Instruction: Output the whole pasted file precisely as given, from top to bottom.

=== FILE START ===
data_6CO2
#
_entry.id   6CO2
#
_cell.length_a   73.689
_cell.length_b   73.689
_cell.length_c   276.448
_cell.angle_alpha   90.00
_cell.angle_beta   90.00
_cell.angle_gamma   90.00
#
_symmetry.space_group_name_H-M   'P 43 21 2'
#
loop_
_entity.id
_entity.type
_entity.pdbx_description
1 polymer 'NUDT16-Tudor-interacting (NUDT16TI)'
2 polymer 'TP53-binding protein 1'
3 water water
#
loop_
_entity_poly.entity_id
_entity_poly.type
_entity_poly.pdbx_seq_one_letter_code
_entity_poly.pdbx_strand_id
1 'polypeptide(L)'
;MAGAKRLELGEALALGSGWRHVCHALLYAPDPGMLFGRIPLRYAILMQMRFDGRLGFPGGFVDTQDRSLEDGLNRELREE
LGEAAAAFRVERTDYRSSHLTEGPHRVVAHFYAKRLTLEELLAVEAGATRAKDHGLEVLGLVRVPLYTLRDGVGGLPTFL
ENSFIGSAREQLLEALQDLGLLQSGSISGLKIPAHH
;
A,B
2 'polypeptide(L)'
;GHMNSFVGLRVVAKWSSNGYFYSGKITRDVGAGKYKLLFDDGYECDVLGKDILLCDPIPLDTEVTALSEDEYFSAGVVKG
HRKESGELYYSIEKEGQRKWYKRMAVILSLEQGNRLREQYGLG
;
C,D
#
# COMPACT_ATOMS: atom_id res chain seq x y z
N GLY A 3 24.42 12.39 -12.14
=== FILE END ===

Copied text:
data_6CO2
#
_entry.id   6CO2
#
_cell.length_a   73.689
_cell.length_b   73.689
_cell.length_c   276.448
_cell.angle_alpha   90.00
_cell.angle_beta   90.00
_cell.angle_gamma   90.00
#
_symmetry.space_group_name_H-M   'P 43 21 2'
#
loop_
_entity.id
_entity.type
_entity.pdbx_description
1 polymer 'NUDT16-Tudor-interacting (NUDT16TI)'
2 polymer 'TP53-binding protein 1'
3 water water
#
loop_
_entity_poly.entity_id
_entity_poly.type
_entity_poly.pdbx_seq_one_letter_code
_entity_poly.pdbx_strand_id
1 'polypeptide(L)'
;MAGAKRLELGEALALGSGWRHVCHALLYAPDPGMLFGRIPLRYAILMQMRFDGRLGFPGGFVDTQDRSLEDGLNRELREE
LGEAAAAFRVERTDYRSSHLTEGPHRVVAHFYAKRLTLEELLAVEAGATRAKDHGLEVLGLVRVPLYTLRDGVGGLPTFL
ENSFIGSAREQLLEALQDLGLLQSGSISGLKIPAHH
;
A,B
2 'polypeptide(L)'
;GHMNSFVGLRVVAKWSSNGYFYSGKITRDVGAGKYKLLFDDGYECDVLGKDILLCDPIPLDTEVTALSEDEYFSAGVVKG
HRKESGELYYSIEKEGQRKWYKRMAVILSLEQGNRLREQYGLG
;
C,D
#
# COMPACT_ATOMS: atom_id res chain seq x y z
N GLY A 3 24.42 12.39 -12.14